War at the Forum
Jan. 17, 1980: War in concert at the Forum in Inglewood. The band members are wearing Los Angeles Rams jerseys to celebrate the team’s playing in Super Bowl XIV on Jan. 20, 1980 at the Rose Bowl. Guitarist Howard Scott is on left.
Columnist Terry Atkinson reported in the Jan. 19, 1980 Los Angeles Times:
Calling Thursday night’s triple bill at the Inglewood Forum “The Super Bowl of Super Soul” made about as much sense as inviting the mediocre San Francisco 49ers and the Detroit Lions to play in this year’s real Super Bowl.
But that didn’t deter the promoters of the War-LTD-Pleasure concert from the label in ads. The timeliness of the tie-in was apparently too tempting. To the promoters; not to the public. No seats to this Super Bowl were scalped for $300. At least a quarter of the 15,600 seats remained vacant.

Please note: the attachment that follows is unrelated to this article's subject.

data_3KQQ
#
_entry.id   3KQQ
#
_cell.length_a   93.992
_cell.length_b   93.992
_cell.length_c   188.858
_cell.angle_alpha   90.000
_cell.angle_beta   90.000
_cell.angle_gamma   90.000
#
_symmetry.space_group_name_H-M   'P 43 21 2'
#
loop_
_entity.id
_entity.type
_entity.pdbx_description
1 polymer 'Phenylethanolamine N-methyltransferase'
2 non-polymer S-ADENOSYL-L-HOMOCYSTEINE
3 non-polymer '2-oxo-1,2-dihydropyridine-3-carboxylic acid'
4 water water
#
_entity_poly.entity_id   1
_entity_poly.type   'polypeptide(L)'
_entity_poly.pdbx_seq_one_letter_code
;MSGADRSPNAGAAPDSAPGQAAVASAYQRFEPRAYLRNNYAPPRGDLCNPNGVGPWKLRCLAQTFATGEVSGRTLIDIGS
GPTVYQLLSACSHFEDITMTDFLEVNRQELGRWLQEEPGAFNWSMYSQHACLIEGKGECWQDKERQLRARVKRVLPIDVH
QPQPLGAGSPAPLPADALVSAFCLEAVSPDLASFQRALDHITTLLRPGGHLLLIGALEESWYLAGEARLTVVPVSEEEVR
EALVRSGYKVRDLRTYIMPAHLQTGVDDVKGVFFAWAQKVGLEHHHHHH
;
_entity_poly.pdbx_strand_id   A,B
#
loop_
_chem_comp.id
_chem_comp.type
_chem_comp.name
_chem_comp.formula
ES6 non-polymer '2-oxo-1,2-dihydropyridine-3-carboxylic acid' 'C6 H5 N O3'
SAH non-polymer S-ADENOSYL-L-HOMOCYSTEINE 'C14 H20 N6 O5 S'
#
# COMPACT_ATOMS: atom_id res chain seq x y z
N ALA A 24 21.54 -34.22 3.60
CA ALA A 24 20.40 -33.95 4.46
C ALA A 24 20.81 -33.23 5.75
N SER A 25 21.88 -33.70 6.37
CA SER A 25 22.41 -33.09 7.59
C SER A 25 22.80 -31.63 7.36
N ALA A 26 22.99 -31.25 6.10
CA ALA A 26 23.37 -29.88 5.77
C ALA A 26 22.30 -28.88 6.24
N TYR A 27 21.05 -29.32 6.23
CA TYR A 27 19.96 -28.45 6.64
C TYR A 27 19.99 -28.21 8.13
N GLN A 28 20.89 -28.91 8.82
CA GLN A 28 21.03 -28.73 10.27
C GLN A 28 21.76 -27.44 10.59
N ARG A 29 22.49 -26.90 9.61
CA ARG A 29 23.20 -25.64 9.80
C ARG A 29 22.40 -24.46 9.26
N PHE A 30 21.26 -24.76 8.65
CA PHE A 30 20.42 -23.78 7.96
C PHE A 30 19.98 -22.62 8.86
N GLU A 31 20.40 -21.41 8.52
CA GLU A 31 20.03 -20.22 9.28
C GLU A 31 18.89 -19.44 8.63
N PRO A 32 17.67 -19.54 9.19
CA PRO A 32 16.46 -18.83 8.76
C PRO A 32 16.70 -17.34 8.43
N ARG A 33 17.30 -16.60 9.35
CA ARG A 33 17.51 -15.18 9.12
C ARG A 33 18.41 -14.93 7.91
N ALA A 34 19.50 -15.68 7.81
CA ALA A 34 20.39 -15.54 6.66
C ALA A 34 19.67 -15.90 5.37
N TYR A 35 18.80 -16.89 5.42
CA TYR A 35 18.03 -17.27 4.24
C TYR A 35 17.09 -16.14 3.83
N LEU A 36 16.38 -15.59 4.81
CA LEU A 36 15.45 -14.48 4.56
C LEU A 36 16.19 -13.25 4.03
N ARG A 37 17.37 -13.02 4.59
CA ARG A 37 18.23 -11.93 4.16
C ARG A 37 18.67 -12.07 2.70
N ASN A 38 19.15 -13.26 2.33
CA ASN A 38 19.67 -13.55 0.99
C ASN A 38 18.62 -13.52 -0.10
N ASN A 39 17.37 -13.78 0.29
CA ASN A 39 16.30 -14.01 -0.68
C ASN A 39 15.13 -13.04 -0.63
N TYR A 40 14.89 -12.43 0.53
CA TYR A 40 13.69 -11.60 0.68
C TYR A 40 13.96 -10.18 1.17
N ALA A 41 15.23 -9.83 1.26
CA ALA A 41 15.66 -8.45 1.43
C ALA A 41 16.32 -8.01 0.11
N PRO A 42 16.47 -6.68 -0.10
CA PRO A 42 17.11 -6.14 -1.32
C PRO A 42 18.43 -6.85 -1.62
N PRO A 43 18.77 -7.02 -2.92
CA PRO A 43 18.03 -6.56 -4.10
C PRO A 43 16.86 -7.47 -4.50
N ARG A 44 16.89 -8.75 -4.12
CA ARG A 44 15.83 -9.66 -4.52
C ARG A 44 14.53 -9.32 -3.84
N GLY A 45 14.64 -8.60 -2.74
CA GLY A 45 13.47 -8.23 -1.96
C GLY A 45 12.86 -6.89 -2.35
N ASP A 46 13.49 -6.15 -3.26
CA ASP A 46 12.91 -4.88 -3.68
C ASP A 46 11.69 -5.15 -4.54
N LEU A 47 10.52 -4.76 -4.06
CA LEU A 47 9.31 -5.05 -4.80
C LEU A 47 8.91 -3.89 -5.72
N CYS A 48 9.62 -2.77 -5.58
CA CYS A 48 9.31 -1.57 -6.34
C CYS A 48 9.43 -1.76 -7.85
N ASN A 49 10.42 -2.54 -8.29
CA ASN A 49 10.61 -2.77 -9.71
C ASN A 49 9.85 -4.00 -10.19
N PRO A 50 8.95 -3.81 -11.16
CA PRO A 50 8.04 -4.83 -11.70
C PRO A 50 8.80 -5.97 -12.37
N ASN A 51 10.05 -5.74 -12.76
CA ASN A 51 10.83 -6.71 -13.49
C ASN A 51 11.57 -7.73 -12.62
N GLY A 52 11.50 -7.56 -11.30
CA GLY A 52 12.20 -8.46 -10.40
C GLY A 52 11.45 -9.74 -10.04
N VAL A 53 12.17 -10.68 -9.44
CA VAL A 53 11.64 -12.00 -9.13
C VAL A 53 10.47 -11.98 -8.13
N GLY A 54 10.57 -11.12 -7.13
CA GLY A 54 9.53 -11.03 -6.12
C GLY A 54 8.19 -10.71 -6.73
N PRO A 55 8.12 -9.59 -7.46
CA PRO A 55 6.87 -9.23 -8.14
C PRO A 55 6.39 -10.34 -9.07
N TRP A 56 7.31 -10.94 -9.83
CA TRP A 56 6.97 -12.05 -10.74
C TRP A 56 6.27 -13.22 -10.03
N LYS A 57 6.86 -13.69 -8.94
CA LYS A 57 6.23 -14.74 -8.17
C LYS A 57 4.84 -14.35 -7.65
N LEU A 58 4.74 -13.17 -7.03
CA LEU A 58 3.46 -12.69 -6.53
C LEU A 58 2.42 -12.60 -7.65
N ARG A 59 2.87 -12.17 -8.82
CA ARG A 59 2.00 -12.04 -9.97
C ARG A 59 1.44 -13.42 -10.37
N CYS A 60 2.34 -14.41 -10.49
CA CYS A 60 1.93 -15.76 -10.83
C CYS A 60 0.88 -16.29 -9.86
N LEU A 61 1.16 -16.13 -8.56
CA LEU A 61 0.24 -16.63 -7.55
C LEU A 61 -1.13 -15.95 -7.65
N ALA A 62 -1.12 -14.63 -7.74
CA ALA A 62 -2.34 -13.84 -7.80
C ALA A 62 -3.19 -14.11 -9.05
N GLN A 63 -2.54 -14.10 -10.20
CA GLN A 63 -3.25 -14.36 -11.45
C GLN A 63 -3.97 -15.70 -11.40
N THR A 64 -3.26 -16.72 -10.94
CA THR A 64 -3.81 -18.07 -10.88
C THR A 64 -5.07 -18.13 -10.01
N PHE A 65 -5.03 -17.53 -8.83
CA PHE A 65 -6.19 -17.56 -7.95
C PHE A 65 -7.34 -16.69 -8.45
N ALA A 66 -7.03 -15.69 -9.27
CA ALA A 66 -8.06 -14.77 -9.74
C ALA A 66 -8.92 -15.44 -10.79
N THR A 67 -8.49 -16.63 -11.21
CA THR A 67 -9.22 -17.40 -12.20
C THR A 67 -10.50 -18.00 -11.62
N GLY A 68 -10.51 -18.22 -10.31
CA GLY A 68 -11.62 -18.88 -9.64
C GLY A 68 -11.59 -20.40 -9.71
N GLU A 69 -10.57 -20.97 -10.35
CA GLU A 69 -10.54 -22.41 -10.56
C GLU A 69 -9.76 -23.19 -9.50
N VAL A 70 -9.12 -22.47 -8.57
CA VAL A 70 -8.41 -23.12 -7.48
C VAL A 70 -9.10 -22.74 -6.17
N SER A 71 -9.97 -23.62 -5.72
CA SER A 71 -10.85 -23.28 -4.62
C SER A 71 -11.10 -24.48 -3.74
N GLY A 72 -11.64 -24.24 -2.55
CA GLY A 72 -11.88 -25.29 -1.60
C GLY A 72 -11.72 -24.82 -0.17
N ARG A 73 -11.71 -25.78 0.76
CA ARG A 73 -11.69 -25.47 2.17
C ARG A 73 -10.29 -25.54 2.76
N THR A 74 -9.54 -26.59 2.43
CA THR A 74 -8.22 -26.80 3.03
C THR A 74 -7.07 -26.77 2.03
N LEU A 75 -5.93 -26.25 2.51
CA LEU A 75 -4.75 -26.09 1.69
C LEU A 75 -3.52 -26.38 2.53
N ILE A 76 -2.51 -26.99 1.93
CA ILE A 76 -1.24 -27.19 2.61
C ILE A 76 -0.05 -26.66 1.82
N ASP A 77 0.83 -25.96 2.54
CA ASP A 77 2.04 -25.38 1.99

The presence of War as a headliner might alone have been enough to draw a full house in the mid-’70s. But too much time had passed since the group’s peak period, when it produced alluring hits like 1972’s “The Cisco Kid” and 1975’s “Why Can’t We Be Friends.” Few interesting singles or albums have intervened.
Despite this and the continued lack of a strong lead vocalist, the nine-member band delivered a largely admirable performance – while it lasted. The group promised to “play all night,” but left the stage after only 55 minutes, one of the musicians blaming a local curfew.
Perhaps it was just as well. The first 40 minutes of the set consisted of a skillfully rendered medley of War’s early ’70s material–with an emphasis on those Latin-infused, darkly melancholy soul-jazz songs that have been the group’s forte; “Slipping Into Darkness” and “The World Is a Ghetto.” But the more recent numbers that made up the end of the set compared poorly, and a slide into indulgent soloing had commenced by the time the curtain figuratively came down…
The Pittsburgh Steelers beat the Los Angeles Rams 31-19 at Super Bowl XIV, played at the Rose Bowl in Pasadena. The Detroit Lions and San Francisco 49ers each finished the 1979 season with records of 2-14.
A different photo of War guitarist Howard Scott by former staff photographer George Rose was published in the Jan. 19, 1980 Los Angeles Times.
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